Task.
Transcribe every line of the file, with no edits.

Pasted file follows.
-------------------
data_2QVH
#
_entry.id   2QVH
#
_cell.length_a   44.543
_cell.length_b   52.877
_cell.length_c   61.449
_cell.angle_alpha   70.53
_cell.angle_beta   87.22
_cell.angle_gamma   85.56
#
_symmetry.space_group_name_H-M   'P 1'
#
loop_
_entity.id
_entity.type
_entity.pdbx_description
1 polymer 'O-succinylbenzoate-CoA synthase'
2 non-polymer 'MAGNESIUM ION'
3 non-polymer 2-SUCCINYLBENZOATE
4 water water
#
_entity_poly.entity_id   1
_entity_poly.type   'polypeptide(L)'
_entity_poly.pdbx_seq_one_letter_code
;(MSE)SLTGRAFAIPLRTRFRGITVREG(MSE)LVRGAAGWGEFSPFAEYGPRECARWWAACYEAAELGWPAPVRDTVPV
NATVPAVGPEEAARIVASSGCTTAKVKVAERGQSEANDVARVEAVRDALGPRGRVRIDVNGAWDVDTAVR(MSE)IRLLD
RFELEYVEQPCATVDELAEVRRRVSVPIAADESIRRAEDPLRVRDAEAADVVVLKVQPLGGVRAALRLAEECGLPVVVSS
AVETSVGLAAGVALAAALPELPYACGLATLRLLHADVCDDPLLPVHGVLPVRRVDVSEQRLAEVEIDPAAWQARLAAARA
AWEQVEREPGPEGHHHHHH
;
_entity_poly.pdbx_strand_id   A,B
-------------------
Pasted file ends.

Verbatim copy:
data_2QVH
#
_entry.id   2QVH
#
_cell.length_a   44.543
_cell.length_b   52.877
_cell.length_c   61.449
_cell.angle_alpha   70.53
_cell.angle_beta   87.22
_cell.angle_gamma   85.56
#
_symmetry.space_group_name_H-M   'P 1'
#
loop_
_entity.id
_entity.type
_entity.pdbx_description
1 polymer 'O-succinylbenzoate-CoA synthase'
2 non-polymer 'MAGNESIUM ION'
3 non-polymer 2-SUCCINYLBENZOATE
4 water water
#
_entity_poly.entity_id   1
_entity_poly.type   'polypeptide(L)'
_entity_poly.pdbx_seq_one_letter_code
;(MSE)SLTGRAFAIPLRTRFRGITVREG(MSE)LVRGAAGWGEFSPFAEYGPRECARWWAACYEAAELGWPAPVRDTVPV
NATVPAVGPEEAARIVASSGCTTAKVKVAERGQSEANDVARVEAVRDALGPRGRVRIDVNGAWDVDTAVR(MSE)IRLLD
RFELEYVEQPCATVDELAEVRRRVSVPIAADESIRRAEDPLRVRDAEAADVVVLKVQPLGGVRAALRLAEECGLPVVVSS
AVETSVGLAAGVALAAALPELPYACGLATLRLLHADVCDDPLLPVHGVLPVRRVDVSEQRLAEVEIDPAAWQARLAAARA
AWEQVEREPGPEGHHHHHH
;
_entity_poly.pdbx_strand_id   A,B